When is the Reformation Day?
Except for Chile, where it might be changed to a Friday based on what day of the week it occurs, this national holiday is usually observed on October 31st. During the triduum of Allhallowtide, on October 31, Reformation Day is a Protestant Christian liturgical celebration commemorating the start of the Reformation. It is also known as Halloween.
Philip Melanchthon claims that Martin Luther, a German monk, nailed his Ninety-Five Theses to the door of the All-Saints Church at Wittenberg, Electorate of Saxony, in the Holy Roman Empire on October 31, 1517. Although it has never been verified, historians and other subject matter specialists contend that Luther may also have intentionally picked All Hallows’ Eve to attract common people’s attention.
According to the information that is now available, Luther wrote his writing to Mainz Archbishop Albert of Brandenburg on October 31, 1517. This has been confirmed, and together with the rumored (Melanchthon seems to be the only evidence for that) hanging of the Ninety-Five Theses/Grievances to the door of All Saints’ Church on the same day, it is today considered the beginning of the Reformation.
Reformation Day History
Martin Luther (1483–1546), a German monk, is remembered on Reformation Day for walking up to the Wittenburg church in 1517 and nailing his 95 “theses” (or proposals) to the door. Because he anticipated that All Saints Day would fill the church the next day, Luther decided to perform this on October 31.
When he published his thesis, Luther wanted to draw attention to the Roman Catholic Church’s indulgence practice. Indulgences were essentially pardons from sin which could be purchased, allowing those with sufficient wealth to do so. Luther had thought that by pinning his objections to the cross, he would encourage more discussion and cement the public’s opposition to the practice.
But because so many people accepted his views, they swiftly swept through western Europe, boosted by the printing press’s new creation, sparking the religious uprising described as the Reformation.
With the advent of the Reformation, several Christians decided to leave the Roman Catholic Church and found their own, distinct churches, such as the Lutheran Church. The crucial event ultimately resulted in the development of the different Protestant denominations, so named because they can trace their theological roots back to this “disapproval” of the Catholic Church.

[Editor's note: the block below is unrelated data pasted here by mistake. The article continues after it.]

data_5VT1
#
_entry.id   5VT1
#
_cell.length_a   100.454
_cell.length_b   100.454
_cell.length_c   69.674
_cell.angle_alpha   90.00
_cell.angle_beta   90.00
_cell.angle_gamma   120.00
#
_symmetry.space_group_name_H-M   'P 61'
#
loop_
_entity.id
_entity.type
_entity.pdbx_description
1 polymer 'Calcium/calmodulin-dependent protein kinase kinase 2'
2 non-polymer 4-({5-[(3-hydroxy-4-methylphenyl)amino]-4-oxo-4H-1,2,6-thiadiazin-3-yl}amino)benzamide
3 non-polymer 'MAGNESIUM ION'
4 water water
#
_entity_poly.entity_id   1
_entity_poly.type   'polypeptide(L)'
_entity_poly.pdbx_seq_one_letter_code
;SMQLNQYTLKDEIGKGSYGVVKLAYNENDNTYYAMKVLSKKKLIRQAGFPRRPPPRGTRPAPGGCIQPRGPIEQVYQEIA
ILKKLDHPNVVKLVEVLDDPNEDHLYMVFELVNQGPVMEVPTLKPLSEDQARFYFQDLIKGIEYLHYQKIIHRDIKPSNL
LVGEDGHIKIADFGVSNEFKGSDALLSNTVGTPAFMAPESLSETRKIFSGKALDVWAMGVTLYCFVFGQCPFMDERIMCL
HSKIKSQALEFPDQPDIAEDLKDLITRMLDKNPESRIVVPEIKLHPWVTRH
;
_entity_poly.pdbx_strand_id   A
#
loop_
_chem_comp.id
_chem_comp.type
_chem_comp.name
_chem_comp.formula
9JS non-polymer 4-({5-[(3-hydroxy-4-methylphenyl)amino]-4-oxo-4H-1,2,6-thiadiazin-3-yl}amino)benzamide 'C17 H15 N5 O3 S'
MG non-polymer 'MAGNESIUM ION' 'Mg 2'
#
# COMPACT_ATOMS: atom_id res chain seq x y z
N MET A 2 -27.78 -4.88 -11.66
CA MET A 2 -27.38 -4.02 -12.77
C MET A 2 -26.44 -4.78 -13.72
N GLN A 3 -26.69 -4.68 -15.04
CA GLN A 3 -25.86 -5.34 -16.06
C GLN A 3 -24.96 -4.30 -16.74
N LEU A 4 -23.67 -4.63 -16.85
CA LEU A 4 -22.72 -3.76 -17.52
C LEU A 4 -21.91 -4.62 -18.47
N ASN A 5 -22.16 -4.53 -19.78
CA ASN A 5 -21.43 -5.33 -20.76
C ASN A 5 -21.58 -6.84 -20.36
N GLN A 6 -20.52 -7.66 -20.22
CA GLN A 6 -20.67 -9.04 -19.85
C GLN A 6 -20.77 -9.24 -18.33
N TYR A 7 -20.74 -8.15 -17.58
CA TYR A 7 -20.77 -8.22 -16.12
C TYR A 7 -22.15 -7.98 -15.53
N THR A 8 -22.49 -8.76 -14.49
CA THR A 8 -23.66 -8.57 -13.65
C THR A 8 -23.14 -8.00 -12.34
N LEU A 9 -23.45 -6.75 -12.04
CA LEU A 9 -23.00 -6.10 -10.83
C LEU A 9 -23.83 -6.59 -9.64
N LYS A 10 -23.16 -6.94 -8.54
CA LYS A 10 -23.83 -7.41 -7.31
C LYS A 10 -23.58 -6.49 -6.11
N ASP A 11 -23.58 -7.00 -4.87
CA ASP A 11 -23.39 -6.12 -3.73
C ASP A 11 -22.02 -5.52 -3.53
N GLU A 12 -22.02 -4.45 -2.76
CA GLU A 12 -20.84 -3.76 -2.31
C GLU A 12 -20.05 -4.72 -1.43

According to Pew Research Center data from 2010, 37% of all Christians worldwide identify as Protestants. The first Reformation Day celebrations took place in the Germanic area in the seventeenth century, and from 1949 and 1967, East Germany observed Reformation Day as a national holiday.
The Lutheran and Reformed Churches, in particular, are among the Protestant denominations that commemorate it. As a result of ecumenical activities, some other Christian organizations now frequently recognize or take part in church ceremonies honoring Reformation Day. Included in this category are mostly the Roman Catholic Church and a number of Protestant groups that are neither Protestant nor Reformed, i.e., have no direct ties to the religious activities of 16th-century Europe.
In the US, churches will frequently rearrange the holiday such that it falls on the Sunday (known as Reformation Sunday) on or before October 31 and move All Saints Day to the Sunday on or after November 1.
Roman Catholic beliefs
Leading a Reformation Day liturgy in 2017 were Bishops Steven Delzer of the Evangelical Protestant Southeastern Minnesota Synod and Bishop John M. Quinn of both the Roman Catholic Diocese of Winona. The Completed Doctrine of Justification, addressing several areas of theological contention between mainstream Lutheran Churches as well as the Catholic Church, was signed on October 31, 1999, by the Lutheran International Federation as well as the Pontifical Council for Achieving Christian Unity (See also Criticism of Protestantism). In 2006, the Global Methodist Council formally endorsed the Declaration.
In 2013, its Joint International Council between congressmen of the Lutheran World Federation as well as the Catholic Church released a report titled From Conflict to Communion in anticipation of the 2017 Lutheran-Catholic Popular Commemoration of the Reformation. In this report, it was stated that “in 2017, Lutheran, as well as Catholic Christians, could very well commemorate around each other the 500th anniversary of the starting of the Reformation.” The “shared commemoration” was an annual memorial that came to an end on Reformation Day in 2017.